The A63 carries traffic for about 15 miles westward from the city centre before it becomes the M62 which continues past Leeds and Huddersfield and across the Pennines, linking to Manchester and Liverpool. Five miles west of Hull, at Hessle, the A15 crosses the Humber Bridge (toll) providing a link to North Lincolnshire. Hull also has roads towards the Yorkshire Wolds and is at the end of the A165 coastal route to Bridlington and Scarborough.


King George Dock, off Hedon Road
Overnight daily cruise ferry services are operated into and out of Hull by P&O Ferries. The ferries operate between Hull and Rotterdam in the Netherlands. The ferries operate from King George Dock, off Hedon Road, about 3.5 miles along the A63 east of the city centre. The Rotterdam ferry operates from Terminal 1. A bus connection to the ferry operates from bus stand D near the St Stephen's shopping centre and Hull Paragon Interchange rail station in the city centre. The previous P&O Ferries service between Hull and Zeebrugge in Belgium ended on January 1, 2021.

Humberside Airport

Humberside airport is at the other side of the Humber estuary at Kirmington, North Lincolnshire. It can be reached by car via the Humber Bridge (toll) in about 30 minutes or by the Humber Flyer bus from Paragon Interchange in 53 minutes. For more details see our air travel page.

The HS2 effect

Our new study has assessed cities and major towns throughout the Yorkshire region for the benefits HS2 will bring in travelling from Yorkshire to London when the proposed section between the Midlands and Leeds is complete in 2033. The line is also planned to link to existing lines to Sheffield and York. Each city or town has been given one of three simple ratings based on convenience and time saved over existing services.
White elephant: Takes the same time or longer than an existing service* or saves less than 10 minutes while now causing a change of trains. (* or HS2 completed to Manchester).
Coffee break: Saves 10 to 45 minutes. Time for a cup of coffee at your destination rather than on the train?
City slicker: Saves 45 minutes or more on existing service getting you to that all-important London meeting in good time.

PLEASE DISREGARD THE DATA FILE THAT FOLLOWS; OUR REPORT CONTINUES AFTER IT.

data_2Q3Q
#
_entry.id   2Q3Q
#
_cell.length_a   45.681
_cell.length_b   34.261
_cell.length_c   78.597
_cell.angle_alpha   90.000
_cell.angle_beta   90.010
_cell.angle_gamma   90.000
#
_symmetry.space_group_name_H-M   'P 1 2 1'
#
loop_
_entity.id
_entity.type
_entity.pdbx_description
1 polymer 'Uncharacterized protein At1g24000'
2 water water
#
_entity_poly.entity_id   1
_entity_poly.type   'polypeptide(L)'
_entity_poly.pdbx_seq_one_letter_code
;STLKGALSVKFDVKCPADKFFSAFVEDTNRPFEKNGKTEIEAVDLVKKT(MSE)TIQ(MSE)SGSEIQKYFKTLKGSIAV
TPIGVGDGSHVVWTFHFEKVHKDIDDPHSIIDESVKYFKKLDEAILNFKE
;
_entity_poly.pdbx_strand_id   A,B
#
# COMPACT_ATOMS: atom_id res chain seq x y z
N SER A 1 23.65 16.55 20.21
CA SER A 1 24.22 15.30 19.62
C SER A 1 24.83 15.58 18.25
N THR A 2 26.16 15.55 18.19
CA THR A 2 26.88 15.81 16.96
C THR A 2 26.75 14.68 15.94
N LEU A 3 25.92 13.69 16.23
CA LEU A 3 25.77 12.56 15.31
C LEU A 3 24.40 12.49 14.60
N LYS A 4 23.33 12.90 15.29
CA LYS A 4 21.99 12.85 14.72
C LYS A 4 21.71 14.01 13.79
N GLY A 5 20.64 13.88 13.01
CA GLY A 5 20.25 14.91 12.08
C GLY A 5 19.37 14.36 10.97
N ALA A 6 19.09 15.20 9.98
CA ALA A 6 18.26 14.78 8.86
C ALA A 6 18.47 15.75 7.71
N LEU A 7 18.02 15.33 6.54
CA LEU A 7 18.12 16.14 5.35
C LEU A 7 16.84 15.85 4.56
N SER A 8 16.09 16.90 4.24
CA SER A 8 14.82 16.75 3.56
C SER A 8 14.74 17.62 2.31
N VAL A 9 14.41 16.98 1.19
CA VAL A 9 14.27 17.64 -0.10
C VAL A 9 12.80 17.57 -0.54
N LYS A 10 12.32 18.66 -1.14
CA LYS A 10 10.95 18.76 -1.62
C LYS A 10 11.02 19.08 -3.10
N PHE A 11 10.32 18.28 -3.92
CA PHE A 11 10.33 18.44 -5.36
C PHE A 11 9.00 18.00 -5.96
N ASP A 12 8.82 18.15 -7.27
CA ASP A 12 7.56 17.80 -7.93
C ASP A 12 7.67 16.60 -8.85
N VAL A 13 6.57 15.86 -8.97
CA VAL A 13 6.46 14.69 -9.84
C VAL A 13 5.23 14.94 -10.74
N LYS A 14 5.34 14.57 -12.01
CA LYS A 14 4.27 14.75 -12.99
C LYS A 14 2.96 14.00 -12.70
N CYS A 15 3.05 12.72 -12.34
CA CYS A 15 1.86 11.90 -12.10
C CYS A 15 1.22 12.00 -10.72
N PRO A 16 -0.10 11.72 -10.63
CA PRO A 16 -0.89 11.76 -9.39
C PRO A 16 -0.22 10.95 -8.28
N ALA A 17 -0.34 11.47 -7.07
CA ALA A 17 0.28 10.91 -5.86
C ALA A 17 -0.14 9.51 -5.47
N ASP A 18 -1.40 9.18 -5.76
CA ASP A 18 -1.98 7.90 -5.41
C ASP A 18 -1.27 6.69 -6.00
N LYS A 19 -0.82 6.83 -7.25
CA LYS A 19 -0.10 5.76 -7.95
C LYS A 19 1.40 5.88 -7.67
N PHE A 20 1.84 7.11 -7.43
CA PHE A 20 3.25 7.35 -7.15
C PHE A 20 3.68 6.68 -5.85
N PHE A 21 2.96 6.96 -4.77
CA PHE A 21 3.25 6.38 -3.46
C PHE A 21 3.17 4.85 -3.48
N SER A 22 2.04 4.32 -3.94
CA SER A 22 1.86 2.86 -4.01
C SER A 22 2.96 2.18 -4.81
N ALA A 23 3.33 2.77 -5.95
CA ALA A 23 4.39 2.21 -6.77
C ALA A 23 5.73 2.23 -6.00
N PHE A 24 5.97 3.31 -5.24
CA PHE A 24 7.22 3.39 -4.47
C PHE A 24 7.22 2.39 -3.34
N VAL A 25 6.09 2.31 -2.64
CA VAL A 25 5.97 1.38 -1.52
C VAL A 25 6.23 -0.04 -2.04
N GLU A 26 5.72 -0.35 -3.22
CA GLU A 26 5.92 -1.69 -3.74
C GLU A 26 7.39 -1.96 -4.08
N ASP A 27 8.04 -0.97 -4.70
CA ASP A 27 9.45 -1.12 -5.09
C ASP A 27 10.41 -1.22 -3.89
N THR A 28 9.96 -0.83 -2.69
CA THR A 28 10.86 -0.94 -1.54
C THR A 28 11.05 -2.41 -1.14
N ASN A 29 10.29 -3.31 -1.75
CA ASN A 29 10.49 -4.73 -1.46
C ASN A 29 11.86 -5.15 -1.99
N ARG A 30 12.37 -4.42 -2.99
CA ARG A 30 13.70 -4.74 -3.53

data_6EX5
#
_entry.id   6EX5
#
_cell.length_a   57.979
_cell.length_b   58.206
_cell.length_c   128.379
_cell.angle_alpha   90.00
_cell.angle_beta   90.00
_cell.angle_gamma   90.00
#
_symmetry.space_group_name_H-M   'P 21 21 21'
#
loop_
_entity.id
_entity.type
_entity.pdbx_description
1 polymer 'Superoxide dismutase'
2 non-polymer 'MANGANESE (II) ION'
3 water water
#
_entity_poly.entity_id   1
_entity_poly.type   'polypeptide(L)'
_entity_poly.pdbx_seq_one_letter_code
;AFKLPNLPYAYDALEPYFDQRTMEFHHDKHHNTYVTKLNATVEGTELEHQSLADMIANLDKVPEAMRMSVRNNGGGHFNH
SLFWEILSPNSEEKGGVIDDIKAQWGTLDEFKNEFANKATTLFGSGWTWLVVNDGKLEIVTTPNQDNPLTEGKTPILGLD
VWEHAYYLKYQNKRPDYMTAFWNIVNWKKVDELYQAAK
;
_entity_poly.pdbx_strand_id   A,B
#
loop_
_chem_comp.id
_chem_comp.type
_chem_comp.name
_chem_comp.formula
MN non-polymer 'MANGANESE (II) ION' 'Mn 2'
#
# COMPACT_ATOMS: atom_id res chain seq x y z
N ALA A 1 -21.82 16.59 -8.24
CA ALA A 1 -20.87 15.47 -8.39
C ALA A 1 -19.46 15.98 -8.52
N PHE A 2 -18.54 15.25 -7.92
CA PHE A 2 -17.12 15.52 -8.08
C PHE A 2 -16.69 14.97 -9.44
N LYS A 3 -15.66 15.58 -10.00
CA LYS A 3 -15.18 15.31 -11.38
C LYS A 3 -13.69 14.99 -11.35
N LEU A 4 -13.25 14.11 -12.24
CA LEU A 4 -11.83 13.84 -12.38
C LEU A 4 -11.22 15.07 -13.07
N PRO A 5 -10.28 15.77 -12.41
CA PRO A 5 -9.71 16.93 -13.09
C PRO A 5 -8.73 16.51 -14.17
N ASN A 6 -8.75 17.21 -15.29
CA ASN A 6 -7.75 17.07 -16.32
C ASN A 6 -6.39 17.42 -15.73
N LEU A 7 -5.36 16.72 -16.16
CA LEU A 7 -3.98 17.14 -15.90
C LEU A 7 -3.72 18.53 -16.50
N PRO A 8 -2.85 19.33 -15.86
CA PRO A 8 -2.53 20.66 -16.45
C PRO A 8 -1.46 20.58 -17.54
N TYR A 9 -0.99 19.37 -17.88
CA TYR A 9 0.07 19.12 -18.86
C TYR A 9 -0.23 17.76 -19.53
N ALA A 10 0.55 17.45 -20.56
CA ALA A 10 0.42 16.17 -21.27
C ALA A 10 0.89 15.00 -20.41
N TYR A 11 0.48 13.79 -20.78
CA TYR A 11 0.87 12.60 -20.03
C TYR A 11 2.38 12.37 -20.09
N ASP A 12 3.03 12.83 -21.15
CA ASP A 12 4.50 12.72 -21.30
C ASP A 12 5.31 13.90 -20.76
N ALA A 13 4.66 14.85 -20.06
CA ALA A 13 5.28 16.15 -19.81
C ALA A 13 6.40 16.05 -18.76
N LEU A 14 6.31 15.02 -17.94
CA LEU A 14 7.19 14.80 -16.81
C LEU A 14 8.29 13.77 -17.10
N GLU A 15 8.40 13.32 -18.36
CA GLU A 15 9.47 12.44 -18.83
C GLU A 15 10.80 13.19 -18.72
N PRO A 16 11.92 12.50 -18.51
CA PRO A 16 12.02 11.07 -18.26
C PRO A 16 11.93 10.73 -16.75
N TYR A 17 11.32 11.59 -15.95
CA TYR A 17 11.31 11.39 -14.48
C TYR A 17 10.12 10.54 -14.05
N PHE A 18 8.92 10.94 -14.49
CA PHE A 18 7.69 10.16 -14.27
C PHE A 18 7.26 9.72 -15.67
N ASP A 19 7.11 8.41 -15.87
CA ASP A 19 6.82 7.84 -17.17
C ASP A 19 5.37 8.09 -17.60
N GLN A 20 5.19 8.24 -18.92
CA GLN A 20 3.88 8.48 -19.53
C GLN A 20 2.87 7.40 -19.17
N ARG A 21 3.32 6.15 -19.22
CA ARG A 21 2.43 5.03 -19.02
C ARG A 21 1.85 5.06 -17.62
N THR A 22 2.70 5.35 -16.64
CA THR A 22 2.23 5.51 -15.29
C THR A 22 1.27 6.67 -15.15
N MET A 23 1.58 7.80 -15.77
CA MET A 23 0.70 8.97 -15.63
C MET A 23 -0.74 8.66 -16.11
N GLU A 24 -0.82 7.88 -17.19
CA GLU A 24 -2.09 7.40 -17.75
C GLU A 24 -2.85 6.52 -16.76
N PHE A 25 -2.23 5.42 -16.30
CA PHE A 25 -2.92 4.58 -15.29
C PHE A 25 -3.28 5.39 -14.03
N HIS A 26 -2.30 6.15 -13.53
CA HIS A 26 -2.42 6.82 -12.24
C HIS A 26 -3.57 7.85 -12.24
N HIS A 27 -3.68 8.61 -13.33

We've been fairly generous to HS2 in making the assessment. Where a change of trains is now needed, we have assumed that you are on the fastest train to the station where you change to HS2, that it arrives on time, you have 10 minutes to change to the HS2 platform and an HS2 train is waiting to depart at that time. No assessment is made of additional journey costs possible in connecting to or travelling on HS2. The assessment is made on journeys from Yorkshire to London with again no account taken of any convenience or inconvenience in arrival at London Euston rather than London King's Cross station. Further details about our study can be found on The HS2 Effect page.


Compared with the fastest direct services from Hull at present, we estimate only 1 minute would be saved with the best connection at York, and 9 minutes with the best connection at Leeds.

Emergency services

Humberside Police  Humberside Police website.

Humberside Fire and Rescue Service  Humberside Fire and Rescue Service website.

Yorkshire Ambulance Service NHS Trust  Yorkshire Ambulance Service NHS Trust website.

Local government

Unitary district council

Hull City Council

The unitary authority area stretches little more than 5 miles from the city centre, covering principally the districts and villages that have been absorbed into the city and also the docks. Villages and rural areas beyond are in the East Riding of Yorkshire unitary authority area.

The 23 wards of the City of Hull are represented by 59 councillors. In wards represented by three councillors, one councillor is elected for a four-year term in elections in three out of four years. In wards with two councillors there is an election in two out of four years. An election of one-third of the council due to be held in 2020 has been postponed to 2021.

Link to  Hull City Council website.

Political composition after the May 2021 election:

57 members

Police and Crime Commissioner

The Police and Crime Commissioner for Humberside
 Police and Crime Commissioner for Humberside website.

Fire Authority

Humberside Fire Authority
The fire authority is made up of elected members of each of the four unitary authorities served by the Humberside Fire and Rescue Service - East Riding of Yorkshire, Hull, North East Lincolnshire and North Lincolnshire.
 Humberside Fire Authority website.

Ceremonial county

East Riding of Yorkshire


County Borough in the East Riding of Yorkshire